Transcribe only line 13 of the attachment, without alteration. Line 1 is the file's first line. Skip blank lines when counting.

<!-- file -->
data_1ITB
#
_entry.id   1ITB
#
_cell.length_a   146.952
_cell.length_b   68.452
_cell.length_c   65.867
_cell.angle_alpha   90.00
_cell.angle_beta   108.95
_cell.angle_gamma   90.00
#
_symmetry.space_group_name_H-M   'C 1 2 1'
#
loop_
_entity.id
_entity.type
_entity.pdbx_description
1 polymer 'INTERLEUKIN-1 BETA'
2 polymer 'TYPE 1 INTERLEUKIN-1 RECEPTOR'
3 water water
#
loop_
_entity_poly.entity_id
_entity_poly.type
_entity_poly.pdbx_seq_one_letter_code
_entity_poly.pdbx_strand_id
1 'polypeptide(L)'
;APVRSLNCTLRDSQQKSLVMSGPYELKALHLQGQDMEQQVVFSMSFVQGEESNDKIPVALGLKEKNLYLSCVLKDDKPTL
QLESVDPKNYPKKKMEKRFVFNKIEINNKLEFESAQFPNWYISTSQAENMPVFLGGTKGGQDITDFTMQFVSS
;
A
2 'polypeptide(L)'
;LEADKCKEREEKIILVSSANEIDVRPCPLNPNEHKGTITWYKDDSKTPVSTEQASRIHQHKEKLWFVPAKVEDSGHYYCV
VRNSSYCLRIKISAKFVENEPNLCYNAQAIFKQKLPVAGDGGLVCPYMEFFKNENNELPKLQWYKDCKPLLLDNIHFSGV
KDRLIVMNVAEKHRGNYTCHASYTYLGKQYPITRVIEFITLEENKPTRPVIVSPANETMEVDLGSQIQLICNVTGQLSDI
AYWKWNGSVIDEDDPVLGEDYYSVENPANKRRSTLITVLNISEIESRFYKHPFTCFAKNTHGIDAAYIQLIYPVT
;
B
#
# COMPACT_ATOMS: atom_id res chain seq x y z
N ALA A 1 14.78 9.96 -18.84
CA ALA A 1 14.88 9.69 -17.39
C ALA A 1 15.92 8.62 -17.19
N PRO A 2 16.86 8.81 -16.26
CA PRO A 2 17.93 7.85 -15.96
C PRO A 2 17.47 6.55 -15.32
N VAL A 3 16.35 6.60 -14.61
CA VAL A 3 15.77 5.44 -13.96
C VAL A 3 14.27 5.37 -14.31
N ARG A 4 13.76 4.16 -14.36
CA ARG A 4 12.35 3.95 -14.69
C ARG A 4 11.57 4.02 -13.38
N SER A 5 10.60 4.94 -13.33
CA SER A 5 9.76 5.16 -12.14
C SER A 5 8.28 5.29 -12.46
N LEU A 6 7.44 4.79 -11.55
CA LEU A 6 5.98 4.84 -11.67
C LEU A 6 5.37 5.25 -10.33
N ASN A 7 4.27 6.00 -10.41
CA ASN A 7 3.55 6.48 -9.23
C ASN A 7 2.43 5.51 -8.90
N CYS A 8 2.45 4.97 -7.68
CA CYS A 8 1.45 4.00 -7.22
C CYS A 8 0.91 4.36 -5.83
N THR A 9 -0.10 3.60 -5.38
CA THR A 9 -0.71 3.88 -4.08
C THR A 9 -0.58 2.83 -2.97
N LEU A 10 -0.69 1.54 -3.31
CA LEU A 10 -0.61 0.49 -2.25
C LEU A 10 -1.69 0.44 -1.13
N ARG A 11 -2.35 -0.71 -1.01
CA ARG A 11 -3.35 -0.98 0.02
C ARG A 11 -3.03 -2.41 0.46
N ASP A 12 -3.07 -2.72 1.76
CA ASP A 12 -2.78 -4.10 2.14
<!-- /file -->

#